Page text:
Our equine friends are living much longer today than they ever have in the past. As our horses age, it is more important than ever to try to maintain their health.
One critical aspect of geriatric horse health is dental care. Older horses are prone to having dental disease, which can have serious adverse effects on overall health and, therefore, needs special attention.
Horses have hypsodont teeth, which means they have a long reserve crown underneath the gum line which continually erupts through the gum throughout life. When grazing, horses use the lips, tongue and incisor teeth to nip the forage. The grassy stems and leaves then are passed back to the cheek teeth where the fibers are chewed into small digestible bits. As a result, as horses become older, they may have teeth that have worn excessively or improperly or have fallen out.
Here are some common age-related dental problems:
• Cupped teeth -- "Cupping" refers to an age-related process in which the upper cheek teeth develop a concave chewing surface. This occurs starting at approximately 15 years old as the upper cheek teeth are worn down by the harder, lower cheek teeth. Cupping results in diminished ability to chew roughage and predisposes older horses to develop wave-mouth conformations.
• Wave mouth -- A wave mouth occurs when there is shallowing/cupping of the upper cheek teeth and elongation of the lower cheek teeth. This appears as a wavy or undulating pattern to the occlusal table profile instead of a fairly level chewing surface. Severe wave mouth can cause a disruption in the horse's normal circular chewing motion.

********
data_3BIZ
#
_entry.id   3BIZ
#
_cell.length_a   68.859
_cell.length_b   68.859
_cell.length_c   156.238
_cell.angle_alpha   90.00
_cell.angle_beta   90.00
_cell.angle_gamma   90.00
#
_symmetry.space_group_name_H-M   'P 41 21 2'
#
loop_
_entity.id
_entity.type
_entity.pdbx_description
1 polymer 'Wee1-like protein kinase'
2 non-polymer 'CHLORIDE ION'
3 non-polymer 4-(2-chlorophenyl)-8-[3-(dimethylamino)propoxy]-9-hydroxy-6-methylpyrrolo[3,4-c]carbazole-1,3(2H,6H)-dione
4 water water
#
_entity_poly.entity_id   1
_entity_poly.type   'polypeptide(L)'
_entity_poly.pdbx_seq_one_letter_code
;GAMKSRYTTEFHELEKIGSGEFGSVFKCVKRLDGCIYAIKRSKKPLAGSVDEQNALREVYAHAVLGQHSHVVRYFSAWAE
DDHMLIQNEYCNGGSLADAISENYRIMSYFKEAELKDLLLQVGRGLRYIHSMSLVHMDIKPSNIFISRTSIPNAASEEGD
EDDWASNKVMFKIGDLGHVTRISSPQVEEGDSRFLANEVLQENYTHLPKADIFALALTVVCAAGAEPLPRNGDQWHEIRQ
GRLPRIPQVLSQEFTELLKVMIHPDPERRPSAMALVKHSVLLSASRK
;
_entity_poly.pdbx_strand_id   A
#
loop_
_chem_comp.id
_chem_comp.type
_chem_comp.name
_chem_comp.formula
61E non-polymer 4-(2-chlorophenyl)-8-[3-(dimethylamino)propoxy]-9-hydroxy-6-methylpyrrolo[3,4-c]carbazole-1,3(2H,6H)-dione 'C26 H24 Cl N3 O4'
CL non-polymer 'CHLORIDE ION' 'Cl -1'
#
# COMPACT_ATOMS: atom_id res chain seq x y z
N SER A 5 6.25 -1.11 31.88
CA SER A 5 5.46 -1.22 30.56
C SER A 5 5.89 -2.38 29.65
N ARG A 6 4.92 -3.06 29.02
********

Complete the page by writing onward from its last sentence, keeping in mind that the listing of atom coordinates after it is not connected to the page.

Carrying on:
• Loose teeth -- As a horse's teeth continually erupt, eventually they will become very smooth and wear down to the very apical aspect of the tooth root. At this point, the tooth may become loose in the socket and eventually might fall out. Having these short, smooth teeth reduces the ability to chew hay, and the presence of a loose tooth in a senior horse causes discomfort as it moves around in the socket during chewing.
• Diastemata -- These are abnormal spaces between teeth, which allow accumulation of grass and fibers below the gum. In the geriatric horse, they occur most commonly as the diameter of the teeth becomes narrower as they wear down toward the root. These abnormal spaces can cause severe gum disease or even sinus disease by packing food between the teeth and causing infection.
There are two goals to keep in mind when approaching dental care in older horses. The first is to maintain as much remaining tooth as possible to ensure to preserve the chewing surface (because they don't have a lot of reserve crown left). The second is to provide maximum functionality so that they can continue grinding feed successfully. This can be accomplished by following some general guidelines.
It is important to schedule frequent dental exams in older horses because their mouths are more irregular and they can change much more quickly than most, younger horses. A good rule of thumb is to have a detailed oral exam every 6-12 months to determine the best treatment options for your horse. During these visits, your veterinarian can detect problems such as sharp areas, overlong teeth, diastemata, or loose teeth. Treatments may include dental floating, prescribed mouth rinses, or extraction of diseased teeth in some cases.
Since many of the problems that occur in the geriatric horse mouth cause an inability to chew roughage properly and are impossible to correct completely, the key to caring for these horses will be nutritional management. Correct nutrition will allow a geriatric horse to obtain its nutritional requirements and decrease the risk of choke or colic.
In some instances, it may become necessary to eliminate long, coarse roughage from the diet of horses with severely diminished chewing ability. A complete feed pellet, formulated for senior horses can be used to provide complete nutrition. They are easy to moisten to allow horses with dental abnormalities to ingest without much chewing.
Green grass and chopped or cubed hay can be added to the diet that have diminished ability to grind coarse roughage.
• Vet's Voice is written by members of the faculty and staff of the Texas A&M Veterinary Medical Teaching Hospital. It appers monthy in The Land & Livestock Post.